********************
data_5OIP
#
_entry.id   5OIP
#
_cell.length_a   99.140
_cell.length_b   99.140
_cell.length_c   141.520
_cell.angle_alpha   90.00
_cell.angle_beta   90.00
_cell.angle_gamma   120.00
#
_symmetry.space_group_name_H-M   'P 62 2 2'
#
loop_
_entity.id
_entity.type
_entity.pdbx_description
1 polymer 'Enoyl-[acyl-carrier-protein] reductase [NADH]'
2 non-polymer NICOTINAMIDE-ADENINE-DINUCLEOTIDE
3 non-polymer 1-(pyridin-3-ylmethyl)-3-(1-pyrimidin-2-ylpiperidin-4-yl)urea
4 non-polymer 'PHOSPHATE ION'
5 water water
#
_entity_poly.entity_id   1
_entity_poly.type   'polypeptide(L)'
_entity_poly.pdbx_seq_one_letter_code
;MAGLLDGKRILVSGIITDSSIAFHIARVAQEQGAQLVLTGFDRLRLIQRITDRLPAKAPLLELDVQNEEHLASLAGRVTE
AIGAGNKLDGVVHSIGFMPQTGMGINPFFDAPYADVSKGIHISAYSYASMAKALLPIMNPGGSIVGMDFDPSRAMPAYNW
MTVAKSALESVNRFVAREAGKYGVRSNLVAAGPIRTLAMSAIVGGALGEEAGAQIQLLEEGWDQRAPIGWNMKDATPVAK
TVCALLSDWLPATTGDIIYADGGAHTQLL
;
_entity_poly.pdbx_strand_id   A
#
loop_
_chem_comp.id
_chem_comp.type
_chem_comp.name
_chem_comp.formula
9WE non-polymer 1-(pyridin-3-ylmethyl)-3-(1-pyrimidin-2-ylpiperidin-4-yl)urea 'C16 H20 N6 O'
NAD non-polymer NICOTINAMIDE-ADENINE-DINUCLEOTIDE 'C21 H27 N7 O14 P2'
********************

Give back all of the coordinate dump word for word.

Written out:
data_5OIP
#
_entry.id   5OIP
#
_cell.length_a   99.140
_cell.length_b   99.140
_cell.length_c   141.520
_cell.angle_alpha   90.00
_cell.angle_beta   90.00
_cell.angle_gamma   120.00
#
_symmetry.space_group_name_H-M   'P 62 2 2'
#
loop_
_entity.id
_entity.type
_entity.pdbx_description
1 polymer 'Enoyl-[acyl-carrier-protein] reductase [NADH]'
2 non-polymer NICOTINAMIDE-ADENINE-DINUCLEOTIDE
3 non-polymer 1-(pyridin-3-ylmethyl)-3-(1-pyrimidin-2-ylpiperidin-4-yl)urea
4 non-polymer 'PHOSPHATE ION'
5 water water
#
_entity_poly.entity_id   1
_entity_poly.type   'polypeptide(L)'
_entity_poly.pdbx_seq_one_letter_code
;MAGLLDGKRILVSGIITDSSIAFHIARVAQEQGAQLVLTGFDRLRLIQRITDRLPAKAPLLELDVQNEEHLASLAGRVTE
AIGAGNKLDGVVHSIGFMPQTGMGINPFFDAPYADVSKGIHISAYSYASMAKALLPIMNPGGSIVGMDFDPSRAMPAYNW
MTVAKSALESVNRFVAREAGKYGVRSNLVAAGPIRTLAMSAIVGGALGEEAGAQIQLLEEGWDQRAPIGWNMKDATPVAK
TVCALLSDWLPATTGDIIYADGGAHTQLL
;
_entity_poly.pdbx_strand_id   A
#
loop_
_chem_comp.id
_chem_comp.type
_chem_comp.name
_chem_comp.formula
9WE non-polymer 1-(pyridin-3-ylmethyl)-3-(1-pyrimidin-2-ylpiperidin-4-yl)urea 'C16 H20 N6 O'
NAD non-polymer NICOTINAMIDE-ADENINE-DINUCLEOTIDE 'C21 H27 N7 O14 P2'